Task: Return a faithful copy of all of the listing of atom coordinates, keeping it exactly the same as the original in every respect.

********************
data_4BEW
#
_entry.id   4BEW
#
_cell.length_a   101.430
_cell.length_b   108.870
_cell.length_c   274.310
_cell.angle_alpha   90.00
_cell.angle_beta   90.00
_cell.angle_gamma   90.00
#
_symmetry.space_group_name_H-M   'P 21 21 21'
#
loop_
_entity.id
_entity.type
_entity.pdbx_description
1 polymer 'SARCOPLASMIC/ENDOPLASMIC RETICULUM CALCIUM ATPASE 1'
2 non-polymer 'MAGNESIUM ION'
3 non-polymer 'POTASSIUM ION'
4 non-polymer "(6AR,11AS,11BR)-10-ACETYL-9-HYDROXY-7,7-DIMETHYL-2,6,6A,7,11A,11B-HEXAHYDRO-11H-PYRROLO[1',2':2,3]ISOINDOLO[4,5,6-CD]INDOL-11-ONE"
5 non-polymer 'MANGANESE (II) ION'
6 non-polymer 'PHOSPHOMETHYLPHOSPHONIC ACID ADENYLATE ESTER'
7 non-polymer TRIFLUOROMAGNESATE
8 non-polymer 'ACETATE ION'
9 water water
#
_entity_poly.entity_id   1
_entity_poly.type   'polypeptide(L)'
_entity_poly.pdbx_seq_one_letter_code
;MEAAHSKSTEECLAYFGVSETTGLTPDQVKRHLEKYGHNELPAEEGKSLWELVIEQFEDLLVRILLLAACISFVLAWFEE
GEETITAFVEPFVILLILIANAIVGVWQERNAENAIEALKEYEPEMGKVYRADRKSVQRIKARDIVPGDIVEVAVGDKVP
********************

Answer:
data_4BEW
#
_entry.id   4BEW
#
_cell.length_a   101.430
_cell.length_b   108.870
_cell.length_c   274.310
_cell.angle_alpha   90.00
_cell.angle_beta   90.00
_cell.angle_gamma   90.00
#
_symmetry.space_group_name_H-M   'P 21 21 21'
#
loop_
_entity.id
_entity.type
_entity.pdbx_description
1 polymer 'SARCOPLASMIC/ENDOPLASMIC RETICULUM CALCIUM ATPASE 1'
2 non-polymer 'MAGNESIUM ION'
3 non-polymer 'POTASSIUM ION'
4 non-polymer "(6AR,11AS,11BR)-10-ACETYL-9-HYDROXY-7,7-DIMETHYL-2,6,6A,7,11A,11B-HEXAHYDRO-11H-PYRROLO[1',2':2,3]ISOINDOLO[4,5,6-CD]INDOL-11-ONE"
5 non-polymer 'MANGANESE (II) ION'
6 non-polymer 'PHOSPHOMETHYLPHOSPHONIC ACID ADENYLATE ESTER'
7 non-polymer TRIFLUOROMAGNESATE
8 non-polymer 'ACETATE ION'
9 water water
#
_entity_poly.entity_id   1
_entity_poly.type   'polypeptide(L)'
_entity_poly.pdbx_seq_one_letter_code
;MEAAHSKSTEECLAYFGVSETTGLTPDQVKRHLEKYGHNELPAEEGKSLWELVIEQFEDLLVRILLLAACISFVLAWFEE
GEETITAFVEPFVILLILIANAIVGVWQERNAENAIEALKEYEPEMGKVYRADRKSVQRIKARDIVPGDIVEVAVGDKVP